To your right along this trail is a mature forest of hardwoods.
The Hardwood Community
In the mixed forest, as the pines and cedars mature and are shaded out by the emerging hardwoods, they will die and fall, opening up the canopy to more light. The hardwoods will thrive and become the dominant component of the plant community. As the hardwoods mature and die, they are generally replaced by species of the same plant association, one that perpetuates itself. This has traditionally been called a "climax community."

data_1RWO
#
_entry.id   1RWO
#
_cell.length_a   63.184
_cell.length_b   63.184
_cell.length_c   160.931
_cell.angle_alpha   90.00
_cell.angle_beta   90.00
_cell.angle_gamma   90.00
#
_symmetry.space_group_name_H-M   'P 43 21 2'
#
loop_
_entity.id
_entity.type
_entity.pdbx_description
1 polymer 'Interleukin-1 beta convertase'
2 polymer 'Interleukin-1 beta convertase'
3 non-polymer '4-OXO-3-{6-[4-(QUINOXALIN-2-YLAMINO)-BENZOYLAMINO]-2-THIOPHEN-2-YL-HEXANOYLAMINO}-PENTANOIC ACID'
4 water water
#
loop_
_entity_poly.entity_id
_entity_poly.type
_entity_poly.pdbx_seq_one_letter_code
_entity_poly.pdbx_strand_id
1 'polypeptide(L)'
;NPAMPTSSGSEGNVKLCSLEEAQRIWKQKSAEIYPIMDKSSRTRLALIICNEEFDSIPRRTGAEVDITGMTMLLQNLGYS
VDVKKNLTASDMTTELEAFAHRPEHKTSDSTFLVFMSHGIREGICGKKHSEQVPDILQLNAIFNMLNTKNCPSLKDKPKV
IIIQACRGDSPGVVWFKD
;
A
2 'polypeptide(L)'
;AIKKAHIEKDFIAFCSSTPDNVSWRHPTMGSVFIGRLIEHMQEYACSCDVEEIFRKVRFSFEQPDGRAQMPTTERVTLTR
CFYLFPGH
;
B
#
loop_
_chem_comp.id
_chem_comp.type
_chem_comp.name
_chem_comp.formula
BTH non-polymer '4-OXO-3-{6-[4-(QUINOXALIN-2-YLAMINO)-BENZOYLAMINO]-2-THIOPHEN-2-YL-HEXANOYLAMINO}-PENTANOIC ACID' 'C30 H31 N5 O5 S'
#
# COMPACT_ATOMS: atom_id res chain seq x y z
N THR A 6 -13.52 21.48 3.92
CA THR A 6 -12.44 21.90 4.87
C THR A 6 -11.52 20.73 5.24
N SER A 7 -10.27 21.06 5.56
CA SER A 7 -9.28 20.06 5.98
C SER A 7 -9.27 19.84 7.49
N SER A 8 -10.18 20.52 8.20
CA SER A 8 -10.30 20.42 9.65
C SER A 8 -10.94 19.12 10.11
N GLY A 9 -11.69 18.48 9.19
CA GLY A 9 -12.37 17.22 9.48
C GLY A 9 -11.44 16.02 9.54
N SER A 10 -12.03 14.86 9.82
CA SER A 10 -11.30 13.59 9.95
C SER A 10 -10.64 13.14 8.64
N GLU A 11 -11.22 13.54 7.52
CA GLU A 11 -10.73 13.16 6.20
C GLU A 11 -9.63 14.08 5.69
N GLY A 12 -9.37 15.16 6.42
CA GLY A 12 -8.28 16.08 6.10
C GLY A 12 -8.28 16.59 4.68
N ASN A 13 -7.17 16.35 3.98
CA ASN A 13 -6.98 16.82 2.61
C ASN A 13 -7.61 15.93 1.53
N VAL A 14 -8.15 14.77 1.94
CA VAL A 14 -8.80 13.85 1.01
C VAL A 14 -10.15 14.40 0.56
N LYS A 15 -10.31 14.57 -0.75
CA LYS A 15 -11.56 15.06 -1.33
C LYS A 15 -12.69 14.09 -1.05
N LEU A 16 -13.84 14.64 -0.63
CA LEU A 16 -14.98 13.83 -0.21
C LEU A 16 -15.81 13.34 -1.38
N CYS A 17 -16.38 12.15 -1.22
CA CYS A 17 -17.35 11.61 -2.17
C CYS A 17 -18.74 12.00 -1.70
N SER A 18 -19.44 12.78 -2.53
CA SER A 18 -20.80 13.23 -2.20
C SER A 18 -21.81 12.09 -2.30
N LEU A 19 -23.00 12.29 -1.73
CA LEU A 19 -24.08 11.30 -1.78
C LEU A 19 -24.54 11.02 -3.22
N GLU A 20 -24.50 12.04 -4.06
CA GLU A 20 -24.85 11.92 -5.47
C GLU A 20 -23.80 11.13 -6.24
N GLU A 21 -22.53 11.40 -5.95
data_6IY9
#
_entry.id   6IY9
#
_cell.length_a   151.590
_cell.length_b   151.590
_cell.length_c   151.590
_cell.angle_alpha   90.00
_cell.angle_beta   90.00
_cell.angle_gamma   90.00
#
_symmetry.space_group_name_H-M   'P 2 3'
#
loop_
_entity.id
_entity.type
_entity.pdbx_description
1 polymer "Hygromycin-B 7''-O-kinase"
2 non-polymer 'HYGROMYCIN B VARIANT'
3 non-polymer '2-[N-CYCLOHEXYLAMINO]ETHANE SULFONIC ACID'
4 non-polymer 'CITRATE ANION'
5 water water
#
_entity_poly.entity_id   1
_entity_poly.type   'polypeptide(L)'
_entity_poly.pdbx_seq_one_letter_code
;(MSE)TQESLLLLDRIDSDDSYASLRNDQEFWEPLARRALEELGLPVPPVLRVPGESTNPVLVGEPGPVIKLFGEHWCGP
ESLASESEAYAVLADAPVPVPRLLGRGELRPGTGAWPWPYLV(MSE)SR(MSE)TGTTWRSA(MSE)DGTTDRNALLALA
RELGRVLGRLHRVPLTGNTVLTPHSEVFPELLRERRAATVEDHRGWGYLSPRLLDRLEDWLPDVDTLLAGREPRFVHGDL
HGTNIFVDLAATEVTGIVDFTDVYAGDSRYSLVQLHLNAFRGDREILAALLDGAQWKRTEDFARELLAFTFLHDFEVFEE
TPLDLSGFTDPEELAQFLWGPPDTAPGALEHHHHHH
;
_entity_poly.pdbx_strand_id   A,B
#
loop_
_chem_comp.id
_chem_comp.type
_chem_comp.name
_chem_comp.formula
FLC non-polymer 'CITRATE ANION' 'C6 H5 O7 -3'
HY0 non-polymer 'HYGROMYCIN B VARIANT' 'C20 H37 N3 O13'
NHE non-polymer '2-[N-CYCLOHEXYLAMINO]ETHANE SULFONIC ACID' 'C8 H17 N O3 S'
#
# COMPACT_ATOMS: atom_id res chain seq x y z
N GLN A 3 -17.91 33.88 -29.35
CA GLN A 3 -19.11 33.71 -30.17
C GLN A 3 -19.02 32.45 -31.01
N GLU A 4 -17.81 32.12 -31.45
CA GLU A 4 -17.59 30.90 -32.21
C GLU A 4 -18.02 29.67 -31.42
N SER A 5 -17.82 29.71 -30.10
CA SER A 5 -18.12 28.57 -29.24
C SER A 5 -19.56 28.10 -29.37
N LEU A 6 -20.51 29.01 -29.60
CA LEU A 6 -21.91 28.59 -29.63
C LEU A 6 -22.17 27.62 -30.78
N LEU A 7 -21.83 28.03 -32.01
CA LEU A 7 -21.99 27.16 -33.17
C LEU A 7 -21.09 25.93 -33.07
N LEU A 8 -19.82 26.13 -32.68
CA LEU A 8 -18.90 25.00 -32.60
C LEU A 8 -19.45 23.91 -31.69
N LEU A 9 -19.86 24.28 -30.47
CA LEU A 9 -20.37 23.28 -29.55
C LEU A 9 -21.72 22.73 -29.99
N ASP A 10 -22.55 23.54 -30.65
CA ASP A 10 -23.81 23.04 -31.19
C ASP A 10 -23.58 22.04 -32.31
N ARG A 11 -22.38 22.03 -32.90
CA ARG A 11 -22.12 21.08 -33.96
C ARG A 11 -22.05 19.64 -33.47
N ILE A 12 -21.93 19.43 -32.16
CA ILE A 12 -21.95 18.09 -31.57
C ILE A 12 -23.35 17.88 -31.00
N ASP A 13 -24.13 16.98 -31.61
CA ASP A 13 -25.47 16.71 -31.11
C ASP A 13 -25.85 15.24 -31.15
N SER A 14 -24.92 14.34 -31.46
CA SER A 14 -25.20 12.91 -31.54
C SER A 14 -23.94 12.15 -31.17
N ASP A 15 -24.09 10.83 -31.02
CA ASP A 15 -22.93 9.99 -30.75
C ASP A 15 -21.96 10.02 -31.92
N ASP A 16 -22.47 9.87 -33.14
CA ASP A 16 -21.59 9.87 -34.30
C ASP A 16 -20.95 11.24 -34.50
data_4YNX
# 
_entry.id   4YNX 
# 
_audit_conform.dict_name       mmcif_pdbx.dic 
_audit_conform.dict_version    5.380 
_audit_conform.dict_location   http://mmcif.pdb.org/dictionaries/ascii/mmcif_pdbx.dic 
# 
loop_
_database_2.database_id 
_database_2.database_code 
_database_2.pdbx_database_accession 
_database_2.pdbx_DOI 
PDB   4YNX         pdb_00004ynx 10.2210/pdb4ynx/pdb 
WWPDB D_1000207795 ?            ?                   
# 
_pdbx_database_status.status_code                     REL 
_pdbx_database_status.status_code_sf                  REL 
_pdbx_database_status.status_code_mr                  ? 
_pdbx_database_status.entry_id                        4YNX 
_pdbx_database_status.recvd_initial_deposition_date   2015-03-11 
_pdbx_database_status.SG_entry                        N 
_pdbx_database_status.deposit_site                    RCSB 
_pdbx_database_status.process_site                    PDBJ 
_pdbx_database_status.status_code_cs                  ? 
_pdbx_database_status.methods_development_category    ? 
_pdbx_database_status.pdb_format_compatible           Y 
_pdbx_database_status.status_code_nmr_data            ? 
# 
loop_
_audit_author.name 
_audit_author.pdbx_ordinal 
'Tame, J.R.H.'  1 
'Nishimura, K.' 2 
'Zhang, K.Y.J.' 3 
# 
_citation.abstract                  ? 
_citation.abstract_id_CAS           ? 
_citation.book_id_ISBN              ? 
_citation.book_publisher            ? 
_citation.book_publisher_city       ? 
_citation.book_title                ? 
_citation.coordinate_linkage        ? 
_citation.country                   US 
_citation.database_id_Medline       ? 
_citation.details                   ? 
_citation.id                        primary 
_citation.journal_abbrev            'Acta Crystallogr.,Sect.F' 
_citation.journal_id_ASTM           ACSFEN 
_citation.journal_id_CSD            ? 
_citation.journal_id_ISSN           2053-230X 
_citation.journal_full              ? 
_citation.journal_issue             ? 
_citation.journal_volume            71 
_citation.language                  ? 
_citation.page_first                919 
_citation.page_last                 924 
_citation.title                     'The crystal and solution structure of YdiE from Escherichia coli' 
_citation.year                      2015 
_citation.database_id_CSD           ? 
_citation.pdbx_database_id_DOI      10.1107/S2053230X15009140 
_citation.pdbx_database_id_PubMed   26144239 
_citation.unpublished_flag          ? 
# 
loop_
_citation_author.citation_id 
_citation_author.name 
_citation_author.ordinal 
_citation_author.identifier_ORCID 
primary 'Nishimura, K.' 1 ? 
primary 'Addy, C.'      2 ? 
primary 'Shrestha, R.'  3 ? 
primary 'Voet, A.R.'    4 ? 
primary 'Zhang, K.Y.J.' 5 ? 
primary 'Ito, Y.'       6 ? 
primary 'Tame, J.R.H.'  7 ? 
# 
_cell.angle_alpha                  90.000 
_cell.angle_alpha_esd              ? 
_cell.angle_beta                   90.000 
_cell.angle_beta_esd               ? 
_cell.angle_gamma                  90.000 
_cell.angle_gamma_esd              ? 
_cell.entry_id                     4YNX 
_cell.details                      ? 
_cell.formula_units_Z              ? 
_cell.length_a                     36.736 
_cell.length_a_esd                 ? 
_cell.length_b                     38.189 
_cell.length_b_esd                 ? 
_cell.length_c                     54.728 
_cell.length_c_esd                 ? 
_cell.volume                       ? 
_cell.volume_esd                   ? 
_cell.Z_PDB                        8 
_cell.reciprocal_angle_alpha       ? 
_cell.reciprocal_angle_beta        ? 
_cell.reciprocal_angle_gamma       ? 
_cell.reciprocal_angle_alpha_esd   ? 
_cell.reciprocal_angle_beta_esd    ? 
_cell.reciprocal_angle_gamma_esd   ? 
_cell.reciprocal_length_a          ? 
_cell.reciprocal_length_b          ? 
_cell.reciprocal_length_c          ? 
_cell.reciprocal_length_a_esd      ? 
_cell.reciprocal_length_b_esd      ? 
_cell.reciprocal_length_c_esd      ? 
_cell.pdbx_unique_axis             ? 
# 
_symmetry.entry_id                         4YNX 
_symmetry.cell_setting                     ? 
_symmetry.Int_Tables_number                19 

However, nature rarely stays the same. Even relatively permanent communities change. Forests will be impacted by unpredictable weather events such as hurricanes, tornadoes, and other severe conditions. Climate change, insect infestations, and other environmental impacts can have dramatic impacts on an otherwise "stable" forest. Land use, even of adjacent sites, may impact the course of change. In addition, our national policy of suppression of forest fires has altered the course of succession at the "climax" stage.
As you walk through the mature forests at the Ivy Creek Natural Area, note what species of trees are the dominant component in each area.